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InfoQ Homepage News Gradle 7.0 Released with Support for JDK 16

Gradle 7.0 Released with Support for JDK 16

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Gradle, the customizable open source build automation tool, has released version 7.0. This release comes with support for JDK 16, faster incremental builds, improved build reliability with validation errors, and native support for new Macs with Apple Silicon processors. In addition, some of the preview features like JVM toolchains, dependency locking, dependency verification, and support for Java Module System, introduced in earlier releases, have all been promoted as stable features in version 7.0.

Prior versions of Gradle would not run on the latest JDK 16. However, with the help of the JVM toolchains, and by disabling incremental compilation, one could still build their Java projects using JDK 16. With the latest 7.0 release of Gradle, both running Gradle and building projects on JDK 16 is fully supported. Gradle itself has been upgraded to use Groovy 3 in Groovy based DSL build scripts to fully support JDK 16. Groovy 3 is packed with new features and capabilities that also support interoperability with newer Java features. Note that Groovy 2 and Groovy 3 aren’t fully compatible with each other and as a result may cause issues when upgrading to Gradle 7.0. Consult Gradle’s upgrade instructions for further guidance.

Each release of Gradle continues to bring speed improvements to incremental builds. This release enables the optimized file system watching feature by default on all supported platforms like Windows, Linux, and MacOS. The optimization helps Gradle to learn about the changes to the build input and output files and retain that info in memory between builds. This allows Gradle to skip reading from the file system on each build thereby reducing the amount of disk I/O needed to determine the input and output file changes between builds.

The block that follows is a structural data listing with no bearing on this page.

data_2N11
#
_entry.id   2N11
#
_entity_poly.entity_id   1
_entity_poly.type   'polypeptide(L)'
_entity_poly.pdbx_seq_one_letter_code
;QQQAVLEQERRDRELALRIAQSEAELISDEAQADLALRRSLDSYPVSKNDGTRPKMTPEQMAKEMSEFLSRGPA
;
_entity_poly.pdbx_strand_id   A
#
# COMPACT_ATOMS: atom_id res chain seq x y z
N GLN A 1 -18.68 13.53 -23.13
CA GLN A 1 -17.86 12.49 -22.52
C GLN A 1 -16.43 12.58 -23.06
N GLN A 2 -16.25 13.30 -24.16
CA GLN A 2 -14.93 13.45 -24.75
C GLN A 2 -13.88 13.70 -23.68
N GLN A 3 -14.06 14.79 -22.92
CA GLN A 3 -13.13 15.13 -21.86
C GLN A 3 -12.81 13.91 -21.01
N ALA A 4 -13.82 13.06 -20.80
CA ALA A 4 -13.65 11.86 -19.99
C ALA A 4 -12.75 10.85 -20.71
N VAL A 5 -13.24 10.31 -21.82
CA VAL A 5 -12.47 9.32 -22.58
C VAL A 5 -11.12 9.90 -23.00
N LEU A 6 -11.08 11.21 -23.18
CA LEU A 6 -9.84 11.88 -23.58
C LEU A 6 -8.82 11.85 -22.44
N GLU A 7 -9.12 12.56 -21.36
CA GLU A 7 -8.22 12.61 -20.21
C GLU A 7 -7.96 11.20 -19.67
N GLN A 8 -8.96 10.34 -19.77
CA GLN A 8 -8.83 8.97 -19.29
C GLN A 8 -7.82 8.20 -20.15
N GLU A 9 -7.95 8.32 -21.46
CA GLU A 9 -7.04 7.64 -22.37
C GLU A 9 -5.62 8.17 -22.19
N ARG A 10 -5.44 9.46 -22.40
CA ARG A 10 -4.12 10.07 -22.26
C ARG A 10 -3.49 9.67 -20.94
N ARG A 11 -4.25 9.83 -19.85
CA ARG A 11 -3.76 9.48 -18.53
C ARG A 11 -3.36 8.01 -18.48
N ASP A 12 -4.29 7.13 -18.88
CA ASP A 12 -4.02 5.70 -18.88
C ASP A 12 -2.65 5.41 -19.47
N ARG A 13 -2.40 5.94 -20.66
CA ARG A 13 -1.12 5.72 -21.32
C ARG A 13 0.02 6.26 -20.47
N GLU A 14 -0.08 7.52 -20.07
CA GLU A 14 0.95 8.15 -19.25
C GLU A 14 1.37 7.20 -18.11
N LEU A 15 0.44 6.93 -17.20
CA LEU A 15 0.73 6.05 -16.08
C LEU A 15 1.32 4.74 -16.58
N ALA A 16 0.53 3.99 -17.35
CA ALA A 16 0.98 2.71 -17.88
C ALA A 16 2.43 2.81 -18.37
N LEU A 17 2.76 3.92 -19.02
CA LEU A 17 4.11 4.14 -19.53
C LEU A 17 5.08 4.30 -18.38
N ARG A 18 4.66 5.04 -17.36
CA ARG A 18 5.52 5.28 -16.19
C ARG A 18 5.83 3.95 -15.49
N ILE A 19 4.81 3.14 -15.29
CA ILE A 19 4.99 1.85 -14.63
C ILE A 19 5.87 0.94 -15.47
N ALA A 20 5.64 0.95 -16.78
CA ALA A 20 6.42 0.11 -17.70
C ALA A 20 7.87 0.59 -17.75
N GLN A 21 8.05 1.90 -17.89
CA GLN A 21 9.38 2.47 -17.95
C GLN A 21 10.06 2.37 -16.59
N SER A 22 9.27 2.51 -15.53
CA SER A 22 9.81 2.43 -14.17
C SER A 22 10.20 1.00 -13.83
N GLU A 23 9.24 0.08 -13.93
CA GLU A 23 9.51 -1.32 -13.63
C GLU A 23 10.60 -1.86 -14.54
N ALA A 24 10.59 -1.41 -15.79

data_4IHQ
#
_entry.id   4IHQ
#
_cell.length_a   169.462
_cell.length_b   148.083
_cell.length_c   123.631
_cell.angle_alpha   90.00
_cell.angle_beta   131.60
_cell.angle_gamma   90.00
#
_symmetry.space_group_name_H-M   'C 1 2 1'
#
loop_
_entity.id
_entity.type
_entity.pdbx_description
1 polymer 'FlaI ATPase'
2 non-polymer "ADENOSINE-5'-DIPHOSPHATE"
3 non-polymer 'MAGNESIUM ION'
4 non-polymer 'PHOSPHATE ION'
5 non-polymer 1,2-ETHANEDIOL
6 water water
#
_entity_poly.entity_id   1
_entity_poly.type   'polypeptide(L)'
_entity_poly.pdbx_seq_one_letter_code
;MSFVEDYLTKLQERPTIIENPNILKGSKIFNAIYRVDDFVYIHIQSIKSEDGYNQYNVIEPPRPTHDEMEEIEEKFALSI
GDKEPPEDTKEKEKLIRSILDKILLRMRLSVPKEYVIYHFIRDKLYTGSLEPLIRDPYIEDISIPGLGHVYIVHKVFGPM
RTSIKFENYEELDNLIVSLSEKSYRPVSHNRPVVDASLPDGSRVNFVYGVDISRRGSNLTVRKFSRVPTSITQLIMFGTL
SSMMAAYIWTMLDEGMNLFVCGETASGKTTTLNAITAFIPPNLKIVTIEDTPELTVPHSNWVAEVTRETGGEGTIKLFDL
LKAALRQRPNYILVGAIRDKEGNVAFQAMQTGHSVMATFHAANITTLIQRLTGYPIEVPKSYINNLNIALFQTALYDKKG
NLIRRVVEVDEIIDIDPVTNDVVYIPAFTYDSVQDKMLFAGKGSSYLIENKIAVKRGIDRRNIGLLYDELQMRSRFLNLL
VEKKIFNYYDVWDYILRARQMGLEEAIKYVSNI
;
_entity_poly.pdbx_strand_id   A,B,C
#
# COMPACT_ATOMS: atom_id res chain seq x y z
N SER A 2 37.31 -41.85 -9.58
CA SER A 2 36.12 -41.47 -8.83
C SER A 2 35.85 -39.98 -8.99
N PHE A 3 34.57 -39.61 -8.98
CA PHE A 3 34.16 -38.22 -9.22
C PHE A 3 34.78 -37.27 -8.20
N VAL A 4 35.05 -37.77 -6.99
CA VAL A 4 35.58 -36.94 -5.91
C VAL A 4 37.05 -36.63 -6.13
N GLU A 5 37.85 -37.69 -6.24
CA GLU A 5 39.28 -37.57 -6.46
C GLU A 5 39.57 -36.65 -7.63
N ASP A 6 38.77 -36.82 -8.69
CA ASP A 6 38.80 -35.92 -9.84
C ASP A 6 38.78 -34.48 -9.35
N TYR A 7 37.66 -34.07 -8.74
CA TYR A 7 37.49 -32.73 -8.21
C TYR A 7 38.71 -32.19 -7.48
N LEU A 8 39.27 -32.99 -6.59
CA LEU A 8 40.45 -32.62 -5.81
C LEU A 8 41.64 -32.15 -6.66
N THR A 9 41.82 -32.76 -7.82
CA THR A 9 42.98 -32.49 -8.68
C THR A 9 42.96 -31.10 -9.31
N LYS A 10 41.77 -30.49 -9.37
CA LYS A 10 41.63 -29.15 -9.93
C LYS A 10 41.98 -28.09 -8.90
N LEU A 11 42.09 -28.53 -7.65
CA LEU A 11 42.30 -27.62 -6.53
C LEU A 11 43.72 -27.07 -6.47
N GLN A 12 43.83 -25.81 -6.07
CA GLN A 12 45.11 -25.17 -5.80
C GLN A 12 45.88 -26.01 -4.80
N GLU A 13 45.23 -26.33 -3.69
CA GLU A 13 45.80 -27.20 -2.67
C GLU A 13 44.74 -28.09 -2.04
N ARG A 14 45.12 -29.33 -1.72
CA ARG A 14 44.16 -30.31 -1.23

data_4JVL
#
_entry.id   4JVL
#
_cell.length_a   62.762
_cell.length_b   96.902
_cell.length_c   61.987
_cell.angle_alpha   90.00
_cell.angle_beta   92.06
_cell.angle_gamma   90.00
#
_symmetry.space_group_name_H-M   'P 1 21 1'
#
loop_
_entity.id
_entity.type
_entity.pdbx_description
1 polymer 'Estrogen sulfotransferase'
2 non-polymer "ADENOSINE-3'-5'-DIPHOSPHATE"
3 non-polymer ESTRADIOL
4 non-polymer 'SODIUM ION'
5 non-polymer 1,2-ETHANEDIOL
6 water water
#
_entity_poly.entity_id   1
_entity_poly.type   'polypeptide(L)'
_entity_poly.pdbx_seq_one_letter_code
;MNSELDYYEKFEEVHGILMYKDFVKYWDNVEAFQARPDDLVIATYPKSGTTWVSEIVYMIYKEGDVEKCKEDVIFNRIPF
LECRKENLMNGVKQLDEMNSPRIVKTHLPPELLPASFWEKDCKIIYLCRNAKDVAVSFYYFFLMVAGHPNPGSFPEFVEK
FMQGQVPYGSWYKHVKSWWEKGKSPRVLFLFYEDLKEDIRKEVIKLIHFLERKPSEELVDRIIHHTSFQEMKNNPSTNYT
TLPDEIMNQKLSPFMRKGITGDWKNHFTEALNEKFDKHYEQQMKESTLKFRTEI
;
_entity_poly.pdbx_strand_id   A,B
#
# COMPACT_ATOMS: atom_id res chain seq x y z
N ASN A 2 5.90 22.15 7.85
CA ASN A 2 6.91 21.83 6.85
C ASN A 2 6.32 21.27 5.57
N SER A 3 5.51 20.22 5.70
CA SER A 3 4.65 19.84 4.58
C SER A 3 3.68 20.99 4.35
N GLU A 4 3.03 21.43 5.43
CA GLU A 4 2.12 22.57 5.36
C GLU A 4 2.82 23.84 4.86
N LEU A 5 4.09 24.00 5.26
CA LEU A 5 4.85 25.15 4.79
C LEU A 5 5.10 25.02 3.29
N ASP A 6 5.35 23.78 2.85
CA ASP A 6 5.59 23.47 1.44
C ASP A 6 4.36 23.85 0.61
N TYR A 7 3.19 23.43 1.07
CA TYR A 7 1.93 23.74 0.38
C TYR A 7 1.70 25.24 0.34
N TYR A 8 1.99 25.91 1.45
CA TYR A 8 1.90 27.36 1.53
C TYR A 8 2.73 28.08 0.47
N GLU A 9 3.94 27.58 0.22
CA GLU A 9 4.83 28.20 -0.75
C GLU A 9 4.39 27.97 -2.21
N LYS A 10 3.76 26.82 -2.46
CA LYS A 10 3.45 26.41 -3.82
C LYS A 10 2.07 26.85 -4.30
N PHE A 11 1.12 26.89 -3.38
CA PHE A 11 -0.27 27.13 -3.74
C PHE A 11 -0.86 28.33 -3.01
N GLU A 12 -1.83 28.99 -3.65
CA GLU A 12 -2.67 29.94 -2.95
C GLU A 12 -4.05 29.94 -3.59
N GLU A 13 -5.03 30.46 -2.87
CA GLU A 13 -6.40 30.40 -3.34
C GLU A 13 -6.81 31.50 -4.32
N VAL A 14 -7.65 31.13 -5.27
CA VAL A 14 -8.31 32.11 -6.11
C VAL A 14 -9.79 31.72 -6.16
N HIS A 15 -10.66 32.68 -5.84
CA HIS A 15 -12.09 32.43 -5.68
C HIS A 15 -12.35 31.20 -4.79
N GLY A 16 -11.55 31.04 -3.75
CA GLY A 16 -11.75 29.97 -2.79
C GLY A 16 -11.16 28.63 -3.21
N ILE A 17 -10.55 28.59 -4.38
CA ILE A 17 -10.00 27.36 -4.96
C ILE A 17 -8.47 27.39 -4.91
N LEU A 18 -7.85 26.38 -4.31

Another build speed improvement was delivered in this release by ignoring empty buildSrc folders. Prior to this release, presence of a buildSrc folder would force Gradle to execute all related tasks potentially causing build cache misses and an additional performance overhead. Gradle will now ignore empty buildSrc folders thereby skipping execution of unnecessary tasks and avoiding cache misses.

One of the prominent stable features of Gradle 7.0 release is the full support for the Java module system. Users can now build, test, and run Java modules via Gradle. The mere presence of module-info.java will let Gradle infer that your jar is a module and has to be put on the modulepath instead of the traditional classpath.

Plugin development improvements like support for plugins with multiple variants, using included builds for local plugins, fixes for security advisories, dependency locking improvements, the experimental version catalogs, and type safe project accessors are some of the other noteworthy improvements and features in Gradle 7.0.

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